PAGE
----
|Pigeons has been featured on CBS Sunday Morning, two-dozen national and regional Public Radio programs, favorably reviewed by the New York Times (twice), Esquire Magazine, Time, Audubon, Boston Globe, Philadelphia Inquirer, and Salon, and chosen by Border Books for its Original Voices program.
"Few of us who live in cities, besieged by flights of what we like to call winged rats, can rightly be described as philoperisterons. But King George the Fifth of England was. So was Charles Darwin. Julius Reuter was too, though for purely commercial reasons. And so also, and for which we should all be thankful, is Andrew Blechman, writer. Mr. Blechman positively loves pigeons - but as graceful and ancient grey doves, not as either targets or as food. In this breezy, quirky, endlessly entertaining book, he tells us just why - and explains why philoperisteronicism is, generally speaking, a Good Thing."
—Simon Winchester, author of The Professor and The Madman
“Do yourself a favor by reading Blechman's charming book. For once, a subtitle that doesn't exaggerate!” —The New York Times Sunday Book Review
The Fascinating Saga of the World’s Most Revered and Reviled Bird
They've been worshipped as fertility goddesses, and used as symbols of peace. Domesticated since the dawn of man, they've been used as crucial communicators in war by every major historical superpower from ancient Egypt to America and are credited with saving thousands of lives. A pigeon delivered the results of the first Olympics in 776 B.C. and a pigeon first brought the news of Napoleon's defeat at Waterloo more than 2,500 years later. Charles Darwin relied heavily upon pigeons to help formulate and support his theory of evolution. Yet pigeons are reviled today as "rats of the sky" without just cause. How did we come to misunderstand one of mankind's most helpful and steadfast companions?
Author Andrew Blechman traveled across America and Europe to meet with pigeon fanciers and pigeon haters in a quest to chronicle the pigeon's transformation from beloved friend to feathered outlaw. Starting with a Brooklyn man's quest to win The Main Event (the pigeon world's equivalent of the Kentucky Derby), Andrew attends a pigeon breeders convention dedicated to breeding the perfect bird and also participates in a pigeon shoot where participants pay $150 to shoot live pigeons. From tracking down Mike Tyson, the nation's most famous pigeon lover, to spending time with Queen Elizabeth's Royal Pigeon Handler in England, and shedding light on a radical "pro-pigeon underground" in New York City, Pigeons tells for the first time the remarkable story behind this seemingly unremarkable bird.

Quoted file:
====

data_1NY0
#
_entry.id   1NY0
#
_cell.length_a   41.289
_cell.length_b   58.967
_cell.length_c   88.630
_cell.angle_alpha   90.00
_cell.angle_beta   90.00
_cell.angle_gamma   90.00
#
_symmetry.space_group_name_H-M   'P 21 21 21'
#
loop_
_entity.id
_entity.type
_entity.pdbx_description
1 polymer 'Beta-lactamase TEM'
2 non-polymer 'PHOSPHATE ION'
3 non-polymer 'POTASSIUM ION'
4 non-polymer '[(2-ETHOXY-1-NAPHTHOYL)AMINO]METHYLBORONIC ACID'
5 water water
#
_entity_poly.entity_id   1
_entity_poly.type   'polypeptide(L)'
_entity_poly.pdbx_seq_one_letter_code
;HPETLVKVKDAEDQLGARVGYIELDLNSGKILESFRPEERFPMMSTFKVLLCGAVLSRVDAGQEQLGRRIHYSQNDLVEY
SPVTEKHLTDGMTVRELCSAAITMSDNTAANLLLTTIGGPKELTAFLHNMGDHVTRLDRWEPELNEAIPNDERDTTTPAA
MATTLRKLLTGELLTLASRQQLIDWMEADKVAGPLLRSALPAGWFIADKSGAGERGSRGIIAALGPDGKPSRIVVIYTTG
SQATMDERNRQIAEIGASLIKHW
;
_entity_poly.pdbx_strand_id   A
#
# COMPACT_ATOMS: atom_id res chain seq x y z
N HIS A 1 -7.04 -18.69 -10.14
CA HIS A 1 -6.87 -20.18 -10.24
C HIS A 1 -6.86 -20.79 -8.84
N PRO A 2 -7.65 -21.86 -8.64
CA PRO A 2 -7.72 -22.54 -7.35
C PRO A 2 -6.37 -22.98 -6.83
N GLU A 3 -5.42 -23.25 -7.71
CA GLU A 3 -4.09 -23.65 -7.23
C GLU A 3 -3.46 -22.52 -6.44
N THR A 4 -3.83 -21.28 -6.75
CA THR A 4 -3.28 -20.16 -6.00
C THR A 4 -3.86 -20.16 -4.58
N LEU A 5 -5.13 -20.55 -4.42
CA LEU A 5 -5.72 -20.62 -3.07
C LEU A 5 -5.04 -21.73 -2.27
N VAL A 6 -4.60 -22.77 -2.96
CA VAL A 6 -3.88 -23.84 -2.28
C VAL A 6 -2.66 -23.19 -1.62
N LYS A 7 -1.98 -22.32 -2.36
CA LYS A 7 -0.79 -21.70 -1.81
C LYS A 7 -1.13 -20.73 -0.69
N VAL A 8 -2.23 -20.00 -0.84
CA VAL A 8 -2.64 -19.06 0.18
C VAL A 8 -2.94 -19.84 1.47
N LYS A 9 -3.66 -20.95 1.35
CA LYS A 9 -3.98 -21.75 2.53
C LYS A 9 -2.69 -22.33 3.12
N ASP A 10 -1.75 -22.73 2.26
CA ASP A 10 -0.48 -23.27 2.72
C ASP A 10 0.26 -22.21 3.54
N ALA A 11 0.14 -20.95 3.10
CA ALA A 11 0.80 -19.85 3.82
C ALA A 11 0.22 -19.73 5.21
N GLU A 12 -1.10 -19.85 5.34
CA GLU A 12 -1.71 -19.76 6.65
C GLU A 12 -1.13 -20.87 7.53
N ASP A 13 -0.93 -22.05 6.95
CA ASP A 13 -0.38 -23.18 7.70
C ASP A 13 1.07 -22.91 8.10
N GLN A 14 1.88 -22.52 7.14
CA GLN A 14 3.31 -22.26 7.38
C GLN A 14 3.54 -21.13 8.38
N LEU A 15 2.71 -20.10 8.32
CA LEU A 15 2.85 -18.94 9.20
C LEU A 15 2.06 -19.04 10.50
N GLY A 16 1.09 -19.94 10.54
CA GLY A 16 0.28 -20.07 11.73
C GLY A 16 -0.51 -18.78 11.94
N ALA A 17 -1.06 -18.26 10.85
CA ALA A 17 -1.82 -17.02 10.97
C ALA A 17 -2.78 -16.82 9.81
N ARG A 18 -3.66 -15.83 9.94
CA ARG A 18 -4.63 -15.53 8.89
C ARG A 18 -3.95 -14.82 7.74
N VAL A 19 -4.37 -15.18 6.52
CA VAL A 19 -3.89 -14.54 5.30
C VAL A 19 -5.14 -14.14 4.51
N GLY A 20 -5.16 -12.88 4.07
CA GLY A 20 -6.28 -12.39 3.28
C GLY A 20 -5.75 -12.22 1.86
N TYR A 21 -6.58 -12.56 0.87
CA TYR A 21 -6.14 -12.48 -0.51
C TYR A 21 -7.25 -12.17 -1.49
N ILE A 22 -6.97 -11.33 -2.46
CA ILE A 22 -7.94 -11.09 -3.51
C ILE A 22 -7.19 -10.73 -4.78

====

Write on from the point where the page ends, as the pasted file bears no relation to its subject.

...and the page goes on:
Praise for Pigeons
"If ever there was a creature that was due a revisionist assesment, it is most certainly the lowly pigeon. Andrew Blechman's wonderful book gives the pigeon its due, but along the way reveals as much about humans -- with our bizarre, sometimes obsessive love-hate relationship to this most enduring of birds -- as the pigeons themselves. In so doing, he has written one of those rare and magical books that causes the reader to see the world differently. Read Pigeons and you'll never look at Trafalgar Square, the Piazza San Marco or Bryant Park the same way again."
—Warren St. John, author of "Rammer Jammer Yellow Hammer: A Road Trip Into the Heart of Fan Mania"
"Andrew Blechman's writing is graceful and swift like his subject. The ubiquitous pigeon, whose image spans the lows and highs of human imagination, finds a superb chronicler, exegete, partisan, and redeemer in this book....This book proves, once again, that magic is near at hand, that it can feed from our hands, and that there are mottled angels in our midst. Read Pigeons—it's marvelous."
—Andrei Codrescu, author of New Orleans, Mon Amour & commentator for NPR's All Things Considered
"I've been as guilty as anybody of looking down on the lowly Rock Dove. But Andrew Blechman's Pigeons woke me up. Informative and well-written, if anybody can read his book and still harbor contempt for pigeons, I have to wonder if there is hope for human beings."
—Mark Bittner, author of The Wild Parrots of Telegraph Hill
"You can love them or hate them, and even shoot, feed, race, or eat them, but if you ever ignore pigeons as a major natural force, you will surely be splattered upon. After trailing these remarkable creatures from the rooftops of Queens to the castle of a queen, Andrew Blechman has bagged a story that is fun, warm, and full of wonder."
—Mark Obmascik, author, The Big Year: A Tale of Man, Nature, and Fowl Obsession